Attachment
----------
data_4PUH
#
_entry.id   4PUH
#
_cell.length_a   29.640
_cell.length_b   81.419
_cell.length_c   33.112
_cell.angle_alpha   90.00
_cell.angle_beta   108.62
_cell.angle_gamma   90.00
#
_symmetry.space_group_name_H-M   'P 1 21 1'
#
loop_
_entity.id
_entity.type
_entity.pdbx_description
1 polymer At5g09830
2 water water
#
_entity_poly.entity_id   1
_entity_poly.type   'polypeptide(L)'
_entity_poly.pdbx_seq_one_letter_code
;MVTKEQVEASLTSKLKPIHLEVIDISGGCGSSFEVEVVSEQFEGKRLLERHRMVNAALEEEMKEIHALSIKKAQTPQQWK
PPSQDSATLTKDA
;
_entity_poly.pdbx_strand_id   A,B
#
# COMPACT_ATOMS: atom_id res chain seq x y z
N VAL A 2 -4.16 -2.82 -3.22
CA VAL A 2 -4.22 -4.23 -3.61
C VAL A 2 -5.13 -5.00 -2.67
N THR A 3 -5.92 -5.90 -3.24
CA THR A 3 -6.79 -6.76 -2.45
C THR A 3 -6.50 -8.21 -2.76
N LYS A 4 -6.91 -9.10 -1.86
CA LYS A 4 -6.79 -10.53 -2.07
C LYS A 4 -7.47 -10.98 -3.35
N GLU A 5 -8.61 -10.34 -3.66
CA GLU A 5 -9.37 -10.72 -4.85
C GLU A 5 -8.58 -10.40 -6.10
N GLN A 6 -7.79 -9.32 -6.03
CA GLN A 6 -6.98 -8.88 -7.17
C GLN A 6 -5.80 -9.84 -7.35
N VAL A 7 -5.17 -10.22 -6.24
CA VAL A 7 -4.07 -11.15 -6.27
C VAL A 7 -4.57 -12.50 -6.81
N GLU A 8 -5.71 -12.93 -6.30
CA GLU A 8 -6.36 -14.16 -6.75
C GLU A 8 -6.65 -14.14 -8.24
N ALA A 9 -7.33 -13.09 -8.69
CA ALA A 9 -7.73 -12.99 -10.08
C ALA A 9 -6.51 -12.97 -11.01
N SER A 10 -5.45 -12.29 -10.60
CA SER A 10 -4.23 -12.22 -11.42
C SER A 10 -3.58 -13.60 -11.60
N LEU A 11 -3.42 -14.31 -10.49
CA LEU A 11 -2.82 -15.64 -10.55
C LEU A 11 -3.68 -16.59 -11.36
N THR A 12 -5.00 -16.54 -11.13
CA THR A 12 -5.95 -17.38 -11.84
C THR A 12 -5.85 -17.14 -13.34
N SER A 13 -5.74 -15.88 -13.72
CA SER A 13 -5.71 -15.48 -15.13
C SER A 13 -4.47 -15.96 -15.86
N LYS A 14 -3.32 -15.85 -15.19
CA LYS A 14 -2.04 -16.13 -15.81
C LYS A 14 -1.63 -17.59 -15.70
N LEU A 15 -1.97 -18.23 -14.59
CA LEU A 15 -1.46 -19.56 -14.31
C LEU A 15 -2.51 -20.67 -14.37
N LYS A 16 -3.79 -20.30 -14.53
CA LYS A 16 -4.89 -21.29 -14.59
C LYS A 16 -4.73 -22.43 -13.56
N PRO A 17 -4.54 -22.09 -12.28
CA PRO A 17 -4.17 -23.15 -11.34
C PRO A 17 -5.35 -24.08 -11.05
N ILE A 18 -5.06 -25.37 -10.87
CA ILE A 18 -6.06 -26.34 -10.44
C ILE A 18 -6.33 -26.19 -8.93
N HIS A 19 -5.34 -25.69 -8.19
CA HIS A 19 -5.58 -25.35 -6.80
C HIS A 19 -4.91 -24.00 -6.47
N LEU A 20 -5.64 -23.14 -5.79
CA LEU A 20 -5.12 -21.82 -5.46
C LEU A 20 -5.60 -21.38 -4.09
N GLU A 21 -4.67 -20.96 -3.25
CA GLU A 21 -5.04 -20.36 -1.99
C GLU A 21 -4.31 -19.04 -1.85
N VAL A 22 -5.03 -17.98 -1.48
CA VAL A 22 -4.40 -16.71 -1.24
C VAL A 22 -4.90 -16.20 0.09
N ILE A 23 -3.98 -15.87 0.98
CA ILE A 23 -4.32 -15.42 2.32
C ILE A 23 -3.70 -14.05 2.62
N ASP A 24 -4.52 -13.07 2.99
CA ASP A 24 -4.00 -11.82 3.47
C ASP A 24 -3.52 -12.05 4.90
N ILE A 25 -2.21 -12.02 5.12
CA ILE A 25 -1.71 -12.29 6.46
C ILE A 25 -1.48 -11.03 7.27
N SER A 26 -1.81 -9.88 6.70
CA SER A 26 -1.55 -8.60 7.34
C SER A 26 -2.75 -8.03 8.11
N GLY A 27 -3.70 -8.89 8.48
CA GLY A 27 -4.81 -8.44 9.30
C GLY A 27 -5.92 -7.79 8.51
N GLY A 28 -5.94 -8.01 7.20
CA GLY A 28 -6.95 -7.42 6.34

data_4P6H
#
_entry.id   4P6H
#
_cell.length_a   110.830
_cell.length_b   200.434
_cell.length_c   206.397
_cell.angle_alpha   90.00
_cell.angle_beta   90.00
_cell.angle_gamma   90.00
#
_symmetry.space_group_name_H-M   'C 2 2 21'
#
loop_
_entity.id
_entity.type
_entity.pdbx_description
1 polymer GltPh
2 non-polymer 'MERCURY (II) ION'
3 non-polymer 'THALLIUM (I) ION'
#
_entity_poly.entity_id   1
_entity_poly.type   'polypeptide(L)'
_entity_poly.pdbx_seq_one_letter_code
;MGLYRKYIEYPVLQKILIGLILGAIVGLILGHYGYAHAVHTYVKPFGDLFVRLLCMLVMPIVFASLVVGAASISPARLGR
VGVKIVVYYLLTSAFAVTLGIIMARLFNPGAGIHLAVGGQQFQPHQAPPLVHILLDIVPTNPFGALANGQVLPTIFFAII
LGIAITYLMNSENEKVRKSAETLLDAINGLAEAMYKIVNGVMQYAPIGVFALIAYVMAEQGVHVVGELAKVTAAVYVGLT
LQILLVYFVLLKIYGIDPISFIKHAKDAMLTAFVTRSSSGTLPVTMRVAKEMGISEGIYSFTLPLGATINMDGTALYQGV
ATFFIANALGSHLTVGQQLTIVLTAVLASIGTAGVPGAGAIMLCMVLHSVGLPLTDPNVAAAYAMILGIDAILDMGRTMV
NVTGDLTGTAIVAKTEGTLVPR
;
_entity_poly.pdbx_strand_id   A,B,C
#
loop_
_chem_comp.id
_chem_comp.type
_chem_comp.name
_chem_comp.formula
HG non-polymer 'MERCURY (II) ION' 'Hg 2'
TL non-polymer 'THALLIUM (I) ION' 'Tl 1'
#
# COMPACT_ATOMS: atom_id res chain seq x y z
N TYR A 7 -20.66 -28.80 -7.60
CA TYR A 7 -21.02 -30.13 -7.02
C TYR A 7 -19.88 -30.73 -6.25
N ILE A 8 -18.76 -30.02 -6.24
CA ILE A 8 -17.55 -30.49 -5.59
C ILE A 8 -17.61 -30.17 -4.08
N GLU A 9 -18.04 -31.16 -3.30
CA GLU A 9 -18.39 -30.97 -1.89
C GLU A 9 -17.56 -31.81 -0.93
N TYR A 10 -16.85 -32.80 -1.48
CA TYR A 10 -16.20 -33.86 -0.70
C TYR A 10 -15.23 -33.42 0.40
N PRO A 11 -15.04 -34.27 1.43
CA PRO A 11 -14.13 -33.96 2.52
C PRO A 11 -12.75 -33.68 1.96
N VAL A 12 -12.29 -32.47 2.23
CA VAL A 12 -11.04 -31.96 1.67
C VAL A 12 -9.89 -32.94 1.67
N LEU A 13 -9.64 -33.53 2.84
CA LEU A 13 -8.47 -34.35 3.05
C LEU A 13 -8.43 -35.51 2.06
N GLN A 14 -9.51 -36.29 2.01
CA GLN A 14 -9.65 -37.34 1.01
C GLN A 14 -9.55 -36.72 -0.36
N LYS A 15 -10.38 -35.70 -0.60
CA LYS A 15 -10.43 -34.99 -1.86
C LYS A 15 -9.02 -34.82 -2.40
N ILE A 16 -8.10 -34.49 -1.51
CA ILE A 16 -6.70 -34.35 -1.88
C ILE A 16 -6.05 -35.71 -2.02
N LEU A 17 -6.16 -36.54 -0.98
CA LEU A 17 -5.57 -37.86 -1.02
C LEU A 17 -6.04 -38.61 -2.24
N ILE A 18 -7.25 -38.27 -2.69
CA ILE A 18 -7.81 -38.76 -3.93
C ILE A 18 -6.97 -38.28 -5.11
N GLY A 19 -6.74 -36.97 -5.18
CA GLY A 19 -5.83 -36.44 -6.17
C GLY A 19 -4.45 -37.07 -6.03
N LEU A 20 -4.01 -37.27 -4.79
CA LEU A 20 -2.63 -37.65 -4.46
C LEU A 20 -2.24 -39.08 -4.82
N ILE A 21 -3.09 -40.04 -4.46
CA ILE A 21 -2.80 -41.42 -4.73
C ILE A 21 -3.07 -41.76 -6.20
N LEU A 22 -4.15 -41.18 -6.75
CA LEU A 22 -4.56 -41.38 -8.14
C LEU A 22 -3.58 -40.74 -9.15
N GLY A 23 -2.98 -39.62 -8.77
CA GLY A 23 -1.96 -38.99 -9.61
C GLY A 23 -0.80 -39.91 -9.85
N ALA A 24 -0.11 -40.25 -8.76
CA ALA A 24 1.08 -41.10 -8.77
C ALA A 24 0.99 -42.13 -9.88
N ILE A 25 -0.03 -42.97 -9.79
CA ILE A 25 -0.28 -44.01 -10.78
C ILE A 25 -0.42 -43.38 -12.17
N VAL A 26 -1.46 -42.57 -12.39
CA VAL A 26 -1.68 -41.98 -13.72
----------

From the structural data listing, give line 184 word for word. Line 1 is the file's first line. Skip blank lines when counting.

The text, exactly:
C LEU A 17 -6.04 -38.61 -2.24